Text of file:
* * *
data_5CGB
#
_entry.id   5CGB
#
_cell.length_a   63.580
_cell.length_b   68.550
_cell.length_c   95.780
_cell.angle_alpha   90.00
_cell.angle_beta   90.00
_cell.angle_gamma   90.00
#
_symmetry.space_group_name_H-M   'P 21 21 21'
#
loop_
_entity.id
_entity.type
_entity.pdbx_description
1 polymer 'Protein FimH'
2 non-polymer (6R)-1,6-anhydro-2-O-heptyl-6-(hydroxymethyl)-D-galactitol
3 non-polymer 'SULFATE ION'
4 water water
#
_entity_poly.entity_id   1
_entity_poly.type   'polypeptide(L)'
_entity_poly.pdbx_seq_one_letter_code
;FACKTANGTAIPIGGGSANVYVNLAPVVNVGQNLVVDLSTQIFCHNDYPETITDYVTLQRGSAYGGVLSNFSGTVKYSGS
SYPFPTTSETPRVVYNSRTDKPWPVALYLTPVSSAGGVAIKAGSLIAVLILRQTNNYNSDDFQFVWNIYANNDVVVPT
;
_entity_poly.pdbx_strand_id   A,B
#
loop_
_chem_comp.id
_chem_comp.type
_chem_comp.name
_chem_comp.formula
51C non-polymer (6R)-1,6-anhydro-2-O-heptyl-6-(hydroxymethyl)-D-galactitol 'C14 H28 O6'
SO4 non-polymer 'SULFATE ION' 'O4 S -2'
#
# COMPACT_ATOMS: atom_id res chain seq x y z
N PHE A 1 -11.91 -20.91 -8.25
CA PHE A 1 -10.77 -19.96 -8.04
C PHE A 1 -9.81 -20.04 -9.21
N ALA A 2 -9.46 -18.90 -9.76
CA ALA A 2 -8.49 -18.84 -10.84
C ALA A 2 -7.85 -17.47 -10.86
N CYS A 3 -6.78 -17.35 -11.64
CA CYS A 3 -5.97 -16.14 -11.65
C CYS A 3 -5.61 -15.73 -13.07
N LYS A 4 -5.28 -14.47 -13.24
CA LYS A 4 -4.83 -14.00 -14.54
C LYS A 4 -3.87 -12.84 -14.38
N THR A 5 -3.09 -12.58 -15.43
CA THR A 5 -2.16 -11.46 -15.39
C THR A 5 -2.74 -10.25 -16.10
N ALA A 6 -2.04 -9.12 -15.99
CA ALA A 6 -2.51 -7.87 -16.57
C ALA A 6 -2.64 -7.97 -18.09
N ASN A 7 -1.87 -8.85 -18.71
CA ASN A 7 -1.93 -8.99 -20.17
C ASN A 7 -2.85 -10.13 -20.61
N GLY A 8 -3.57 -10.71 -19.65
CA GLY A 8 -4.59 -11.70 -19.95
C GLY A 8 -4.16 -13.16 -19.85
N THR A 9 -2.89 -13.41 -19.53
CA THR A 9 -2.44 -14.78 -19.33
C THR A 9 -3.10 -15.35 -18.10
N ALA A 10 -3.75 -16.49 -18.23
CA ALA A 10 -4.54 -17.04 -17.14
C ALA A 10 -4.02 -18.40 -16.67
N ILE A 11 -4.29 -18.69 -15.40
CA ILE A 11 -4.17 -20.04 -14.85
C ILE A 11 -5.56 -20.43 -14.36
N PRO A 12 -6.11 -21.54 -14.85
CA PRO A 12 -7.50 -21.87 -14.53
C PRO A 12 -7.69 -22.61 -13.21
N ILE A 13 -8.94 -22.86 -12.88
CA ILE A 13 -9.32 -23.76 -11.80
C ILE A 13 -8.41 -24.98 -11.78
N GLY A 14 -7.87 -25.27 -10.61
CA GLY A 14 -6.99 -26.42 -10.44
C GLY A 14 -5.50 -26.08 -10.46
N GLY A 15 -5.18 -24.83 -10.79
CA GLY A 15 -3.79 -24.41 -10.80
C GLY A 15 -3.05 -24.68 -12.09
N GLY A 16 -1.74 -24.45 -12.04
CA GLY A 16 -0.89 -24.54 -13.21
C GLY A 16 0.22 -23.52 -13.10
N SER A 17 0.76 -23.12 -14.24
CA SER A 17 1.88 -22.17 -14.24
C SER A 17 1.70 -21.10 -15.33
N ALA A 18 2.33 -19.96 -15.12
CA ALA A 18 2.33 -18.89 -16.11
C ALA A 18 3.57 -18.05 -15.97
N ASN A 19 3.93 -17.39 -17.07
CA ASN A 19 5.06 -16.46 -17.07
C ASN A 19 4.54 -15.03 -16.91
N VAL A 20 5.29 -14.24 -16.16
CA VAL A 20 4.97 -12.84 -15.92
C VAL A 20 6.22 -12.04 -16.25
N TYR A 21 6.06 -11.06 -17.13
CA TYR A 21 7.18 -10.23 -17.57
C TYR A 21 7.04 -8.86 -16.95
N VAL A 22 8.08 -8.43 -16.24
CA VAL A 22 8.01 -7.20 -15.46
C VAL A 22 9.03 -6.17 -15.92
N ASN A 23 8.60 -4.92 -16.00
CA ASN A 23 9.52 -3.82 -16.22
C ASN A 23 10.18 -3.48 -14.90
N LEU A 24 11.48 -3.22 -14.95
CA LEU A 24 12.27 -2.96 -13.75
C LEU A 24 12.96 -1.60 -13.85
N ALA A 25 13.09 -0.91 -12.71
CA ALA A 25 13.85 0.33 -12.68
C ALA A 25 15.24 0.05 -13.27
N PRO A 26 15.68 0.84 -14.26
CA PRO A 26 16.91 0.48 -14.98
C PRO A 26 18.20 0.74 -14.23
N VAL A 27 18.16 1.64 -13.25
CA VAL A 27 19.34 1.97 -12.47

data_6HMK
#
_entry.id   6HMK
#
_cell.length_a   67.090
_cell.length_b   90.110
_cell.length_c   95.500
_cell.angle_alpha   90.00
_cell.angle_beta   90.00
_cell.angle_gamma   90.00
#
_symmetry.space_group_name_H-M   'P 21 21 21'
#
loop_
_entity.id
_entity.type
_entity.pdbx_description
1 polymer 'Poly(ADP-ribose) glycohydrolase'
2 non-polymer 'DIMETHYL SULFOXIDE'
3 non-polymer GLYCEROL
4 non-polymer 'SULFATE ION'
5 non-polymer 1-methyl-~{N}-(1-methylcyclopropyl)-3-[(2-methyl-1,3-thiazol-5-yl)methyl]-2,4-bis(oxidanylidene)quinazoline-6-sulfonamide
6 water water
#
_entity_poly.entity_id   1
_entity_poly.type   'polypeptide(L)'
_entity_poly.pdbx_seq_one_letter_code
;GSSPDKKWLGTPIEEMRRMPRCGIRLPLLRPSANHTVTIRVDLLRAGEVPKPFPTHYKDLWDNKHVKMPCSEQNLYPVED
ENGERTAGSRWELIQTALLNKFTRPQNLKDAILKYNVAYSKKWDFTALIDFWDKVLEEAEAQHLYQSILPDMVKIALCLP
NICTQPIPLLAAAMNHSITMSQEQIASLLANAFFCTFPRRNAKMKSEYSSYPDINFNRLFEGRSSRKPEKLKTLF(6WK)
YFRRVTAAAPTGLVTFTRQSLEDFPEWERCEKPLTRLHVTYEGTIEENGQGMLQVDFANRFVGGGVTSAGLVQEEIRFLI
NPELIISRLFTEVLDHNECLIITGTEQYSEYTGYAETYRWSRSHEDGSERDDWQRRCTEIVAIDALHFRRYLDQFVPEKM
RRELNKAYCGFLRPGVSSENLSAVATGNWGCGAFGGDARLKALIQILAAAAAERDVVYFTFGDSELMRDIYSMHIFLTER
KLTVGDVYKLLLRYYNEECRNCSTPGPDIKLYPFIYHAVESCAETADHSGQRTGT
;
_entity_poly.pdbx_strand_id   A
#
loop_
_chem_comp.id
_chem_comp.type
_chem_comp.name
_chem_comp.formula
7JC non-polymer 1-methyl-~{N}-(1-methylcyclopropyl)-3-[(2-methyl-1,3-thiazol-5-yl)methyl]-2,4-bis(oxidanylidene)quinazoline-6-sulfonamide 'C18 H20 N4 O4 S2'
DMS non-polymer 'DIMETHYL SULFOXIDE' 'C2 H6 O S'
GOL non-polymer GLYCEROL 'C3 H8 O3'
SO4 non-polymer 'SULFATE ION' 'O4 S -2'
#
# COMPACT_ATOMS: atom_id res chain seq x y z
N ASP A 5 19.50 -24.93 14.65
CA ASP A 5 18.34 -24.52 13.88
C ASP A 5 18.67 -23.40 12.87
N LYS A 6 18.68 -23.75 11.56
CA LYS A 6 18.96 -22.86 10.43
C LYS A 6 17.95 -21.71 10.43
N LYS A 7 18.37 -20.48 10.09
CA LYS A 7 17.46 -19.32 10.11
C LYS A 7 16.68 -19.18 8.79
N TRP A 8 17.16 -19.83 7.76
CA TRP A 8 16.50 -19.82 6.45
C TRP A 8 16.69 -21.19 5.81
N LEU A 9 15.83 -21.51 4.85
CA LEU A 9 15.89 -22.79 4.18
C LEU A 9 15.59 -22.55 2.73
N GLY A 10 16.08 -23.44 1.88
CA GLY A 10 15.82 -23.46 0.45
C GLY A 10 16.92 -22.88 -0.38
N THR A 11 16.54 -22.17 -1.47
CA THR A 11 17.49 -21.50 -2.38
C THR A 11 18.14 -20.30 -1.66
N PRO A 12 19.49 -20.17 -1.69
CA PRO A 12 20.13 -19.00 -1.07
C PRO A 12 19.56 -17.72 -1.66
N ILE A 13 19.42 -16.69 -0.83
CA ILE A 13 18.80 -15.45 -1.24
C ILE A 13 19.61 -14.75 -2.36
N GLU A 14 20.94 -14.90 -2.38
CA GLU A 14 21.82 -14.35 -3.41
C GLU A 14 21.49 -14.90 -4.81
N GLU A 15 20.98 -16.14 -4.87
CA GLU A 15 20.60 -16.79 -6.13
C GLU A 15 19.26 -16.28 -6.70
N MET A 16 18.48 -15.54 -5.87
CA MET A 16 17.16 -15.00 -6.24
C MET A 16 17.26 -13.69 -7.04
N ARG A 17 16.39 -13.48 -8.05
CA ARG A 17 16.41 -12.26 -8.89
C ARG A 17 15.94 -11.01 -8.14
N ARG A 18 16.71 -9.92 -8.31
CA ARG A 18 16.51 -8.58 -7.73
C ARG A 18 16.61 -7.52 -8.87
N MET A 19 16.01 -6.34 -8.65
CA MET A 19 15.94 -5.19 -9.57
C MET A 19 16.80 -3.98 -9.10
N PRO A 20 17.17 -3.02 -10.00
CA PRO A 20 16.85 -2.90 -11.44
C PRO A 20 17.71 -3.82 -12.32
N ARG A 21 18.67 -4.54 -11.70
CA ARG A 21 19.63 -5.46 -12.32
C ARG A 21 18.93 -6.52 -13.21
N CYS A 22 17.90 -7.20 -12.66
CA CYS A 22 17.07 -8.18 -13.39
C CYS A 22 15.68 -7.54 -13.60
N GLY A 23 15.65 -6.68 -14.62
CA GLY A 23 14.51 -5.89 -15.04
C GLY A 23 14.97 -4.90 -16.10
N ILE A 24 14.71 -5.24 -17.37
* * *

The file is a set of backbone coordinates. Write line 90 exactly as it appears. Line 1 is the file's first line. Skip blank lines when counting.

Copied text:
C SER A 17 1.70 -21.10 -15.33